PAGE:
They say your blog should be informative instead of just entertain. Since I’m promoting my book Flirting in Traffic, which includes a fast, fun car, I thought I’d pass on a bit of knowledge you may or may not have known about something we all do–fill up our gas tanks.
Quiz: According to the American Petroleum Institute, over one hundred fifty fires have been started at gas pumps by A) cell phones B) static electricity or C) smoking
The answer to this one is B, static electricity. Despite a lot of urban legend about cell phone use at the gas pump, a cell phone has never been responsible for a fire under those conditions. Although the American Petroleum Institute says there is not one confirmed instance of a cell phone causing a fire at a gas station, cell phone manufacturers and gas companies both warn against using cell phones while refueling. When Exxon began mailing out information and decals to its 8,500 service stations in the U.S. in 1999 it told CNN that the risk of explosion is “extremely unlikely.” However, they decided to err on the side of safety. So I suppose we should too, eh?
According to AutoMedia, static electricity is a very real fire hazard at the fuel pump. “Static electricity may occur when a person filling their tank leaves the nozzle, gets back in their vehicle and rubs against the seats. When they return to the pump after refueling is complete, the built up static may discharge at the fill point, causing a brief flash fire with gasoline refueling vapors. To guard against this hazard, the American Society of Safety Engineers (ASSE) offers gas pump safety tips:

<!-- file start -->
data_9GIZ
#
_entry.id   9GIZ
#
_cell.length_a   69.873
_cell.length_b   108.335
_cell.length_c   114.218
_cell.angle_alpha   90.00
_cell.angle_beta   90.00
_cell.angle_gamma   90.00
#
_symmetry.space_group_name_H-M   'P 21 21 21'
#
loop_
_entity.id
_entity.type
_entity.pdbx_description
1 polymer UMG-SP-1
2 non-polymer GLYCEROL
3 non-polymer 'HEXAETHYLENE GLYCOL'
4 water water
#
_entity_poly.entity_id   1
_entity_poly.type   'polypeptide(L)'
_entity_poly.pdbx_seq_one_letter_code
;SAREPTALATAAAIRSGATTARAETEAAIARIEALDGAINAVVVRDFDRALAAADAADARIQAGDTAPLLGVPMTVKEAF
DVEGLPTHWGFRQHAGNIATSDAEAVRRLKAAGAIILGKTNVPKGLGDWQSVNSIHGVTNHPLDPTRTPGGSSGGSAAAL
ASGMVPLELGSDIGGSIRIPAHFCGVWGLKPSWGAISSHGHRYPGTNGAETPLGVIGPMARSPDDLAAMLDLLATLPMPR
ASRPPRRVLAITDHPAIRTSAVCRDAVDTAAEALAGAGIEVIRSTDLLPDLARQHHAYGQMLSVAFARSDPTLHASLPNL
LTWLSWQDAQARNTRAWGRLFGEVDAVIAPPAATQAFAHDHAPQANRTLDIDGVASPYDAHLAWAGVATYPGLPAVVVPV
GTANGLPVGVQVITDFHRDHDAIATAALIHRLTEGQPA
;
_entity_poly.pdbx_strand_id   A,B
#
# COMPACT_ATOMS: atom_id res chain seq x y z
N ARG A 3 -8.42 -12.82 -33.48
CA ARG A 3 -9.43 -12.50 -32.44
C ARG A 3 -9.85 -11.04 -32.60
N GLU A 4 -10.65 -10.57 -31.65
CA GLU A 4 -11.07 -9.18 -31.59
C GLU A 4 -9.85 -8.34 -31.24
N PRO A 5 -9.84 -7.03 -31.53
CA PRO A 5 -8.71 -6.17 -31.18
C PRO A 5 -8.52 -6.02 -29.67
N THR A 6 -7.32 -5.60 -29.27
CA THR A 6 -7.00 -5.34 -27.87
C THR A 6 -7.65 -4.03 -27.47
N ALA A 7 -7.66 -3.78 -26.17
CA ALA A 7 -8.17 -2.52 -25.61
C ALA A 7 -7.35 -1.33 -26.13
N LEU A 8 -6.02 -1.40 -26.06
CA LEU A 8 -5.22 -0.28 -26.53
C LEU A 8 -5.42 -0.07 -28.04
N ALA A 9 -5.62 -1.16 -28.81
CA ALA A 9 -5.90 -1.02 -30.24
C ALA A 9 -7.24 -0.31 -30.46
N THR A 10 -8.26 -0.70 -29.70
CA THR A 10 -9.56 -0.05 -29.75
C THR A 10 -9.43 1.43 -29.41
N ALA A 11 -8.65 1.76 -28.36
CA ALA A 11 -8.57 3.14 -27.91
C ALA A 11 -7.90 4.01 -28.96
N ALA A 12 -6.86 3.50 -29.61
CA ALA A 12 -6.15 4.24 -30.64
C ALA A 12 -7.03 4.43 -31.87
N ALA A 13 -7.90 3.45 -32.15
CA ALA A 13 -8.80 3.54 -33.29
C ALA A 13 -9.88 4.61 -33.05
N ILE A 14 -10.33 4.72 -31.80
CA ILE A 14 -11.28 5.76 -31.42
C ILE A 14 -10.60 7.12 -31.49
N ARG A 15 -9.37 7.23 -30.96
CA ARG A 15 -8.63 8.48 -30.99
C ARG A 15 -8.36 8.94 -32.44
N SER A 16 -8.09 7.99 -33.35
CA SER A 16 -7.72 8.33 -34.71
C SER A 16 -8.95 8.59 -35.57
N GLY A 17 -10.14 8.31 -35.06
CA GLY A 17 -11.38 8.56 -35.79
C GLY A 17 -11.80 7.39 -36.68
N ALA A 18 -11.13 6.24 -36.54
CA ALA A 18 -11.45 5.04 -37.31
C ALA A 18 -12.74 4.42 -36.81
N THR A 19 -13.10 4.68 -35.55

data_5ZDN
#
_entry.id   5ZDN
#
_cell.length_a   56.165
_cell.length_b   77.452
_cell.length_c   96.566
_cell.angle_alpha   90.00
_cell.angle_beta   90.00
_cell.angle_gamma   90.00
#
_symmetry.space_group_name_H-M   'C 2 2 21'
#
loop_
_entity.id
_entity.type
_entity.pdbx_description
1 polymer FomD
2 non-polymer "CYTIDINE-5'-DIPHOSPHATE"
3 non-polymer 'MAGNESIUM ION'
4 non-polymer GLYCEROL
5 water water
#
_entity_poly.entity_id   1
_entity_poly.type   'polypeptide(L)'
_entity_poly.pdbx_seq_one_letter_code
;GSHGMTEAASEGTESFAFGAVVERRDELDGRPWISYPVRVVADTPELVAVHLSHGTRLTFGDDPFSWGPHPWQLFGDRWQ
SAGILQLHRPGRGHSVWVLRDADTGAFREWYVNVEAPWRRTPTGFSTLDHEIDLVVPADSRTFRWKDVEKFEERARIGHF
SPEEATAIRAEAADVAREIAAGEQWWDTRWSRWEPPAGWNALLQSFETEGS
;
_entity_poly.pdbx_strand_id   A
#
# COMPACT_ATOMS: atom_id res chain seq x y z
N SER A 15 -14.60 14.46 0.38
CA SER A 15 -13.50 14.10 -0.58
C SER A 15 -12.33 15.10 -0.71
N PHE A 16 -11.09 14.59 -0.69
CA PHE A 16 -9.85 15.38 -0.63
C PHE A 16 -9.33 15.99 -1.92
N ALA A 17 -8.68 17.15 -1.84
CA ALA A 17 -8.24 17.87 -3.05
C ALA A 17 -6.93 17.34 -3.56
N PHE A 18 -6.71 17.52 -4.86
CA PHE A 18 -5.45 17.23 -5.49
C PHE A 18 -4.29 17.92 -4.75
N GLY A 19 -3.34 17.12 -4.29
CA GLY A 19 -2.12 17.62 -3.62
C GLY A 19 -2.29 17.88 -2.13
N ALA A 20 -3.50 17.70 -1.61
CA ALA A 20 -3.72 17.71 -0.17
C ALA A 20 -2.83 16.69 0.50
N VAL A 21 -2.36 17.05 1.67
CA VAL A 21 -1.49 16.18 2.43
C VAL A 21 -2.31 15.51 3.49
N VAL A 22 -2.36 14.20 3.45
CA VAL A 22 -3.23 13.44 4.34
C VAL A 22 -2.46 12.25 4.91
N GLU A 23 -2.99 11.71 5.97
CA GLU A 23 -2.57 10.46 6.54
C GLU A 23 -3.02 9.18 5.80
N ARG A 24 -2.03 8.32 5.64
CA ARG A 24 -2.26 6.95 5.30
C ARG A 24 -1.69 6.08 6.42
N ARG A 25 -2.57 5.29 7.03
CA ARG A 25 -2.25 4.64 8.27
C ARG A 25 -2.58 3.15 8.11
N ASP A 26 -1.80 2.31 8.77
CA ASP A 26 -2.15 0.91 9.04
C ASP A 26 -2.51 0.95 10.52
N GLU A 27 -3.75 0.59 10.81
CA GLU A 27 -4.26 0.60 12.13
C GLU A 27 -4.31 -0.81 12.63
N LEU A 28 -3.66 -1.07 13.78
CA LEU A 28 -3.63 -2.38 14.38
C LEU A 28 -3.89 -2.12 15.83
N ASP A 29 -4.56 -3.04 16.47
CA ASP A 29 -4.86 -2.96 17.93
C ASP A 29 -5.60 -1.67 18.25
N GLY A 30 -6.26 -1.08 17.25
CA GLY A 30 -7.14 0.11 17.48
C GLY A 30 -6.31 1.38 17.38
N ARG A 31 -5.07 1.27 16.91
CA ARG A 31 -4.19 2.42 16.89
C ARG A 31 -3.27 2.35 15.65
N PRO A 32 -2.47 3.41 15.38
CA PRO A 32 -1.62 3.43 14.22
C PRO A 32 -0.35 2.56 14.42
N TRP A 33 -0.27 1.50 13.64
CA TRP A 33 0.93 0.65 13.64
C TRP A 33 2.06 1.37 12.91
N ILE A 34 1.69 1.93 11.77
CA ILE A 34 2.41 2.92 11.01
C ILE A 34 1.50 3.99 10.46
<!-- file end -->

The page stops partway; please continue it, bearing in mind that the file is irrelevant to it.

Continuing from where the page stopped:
1. Do not get back in the car while refueling. If you must get back in the car, always touch a metal part of the vehicle such as the door or other metal surface away from the gas fill point before returning to the refueling area. Touching metal reduces the build up of static electricity and minimizes the likelihood of fire. Women should be extremely careful since 75 percent of the victims of gas pump static electricity fires are women who have gone back into their cars to tend to children, or to get their purse.
2. Do not smoke, light matches or lighters while refueling.
3. Turn off the engine during refueling.
4. Do not over fill or top-off your vehicle tank which can cause gasoline spillage.”
So there you have it. Since I learned about this, I’ve been a bit miserable standing outside in Chicago winters while I’m refueling, but…yeah. I do it anyway.
Thanks for stopping by! Leave a comment to win a brand new download of my book Flirting in Traffic next Friday–well in advance of its March 3 release.
Have fun, and be safe!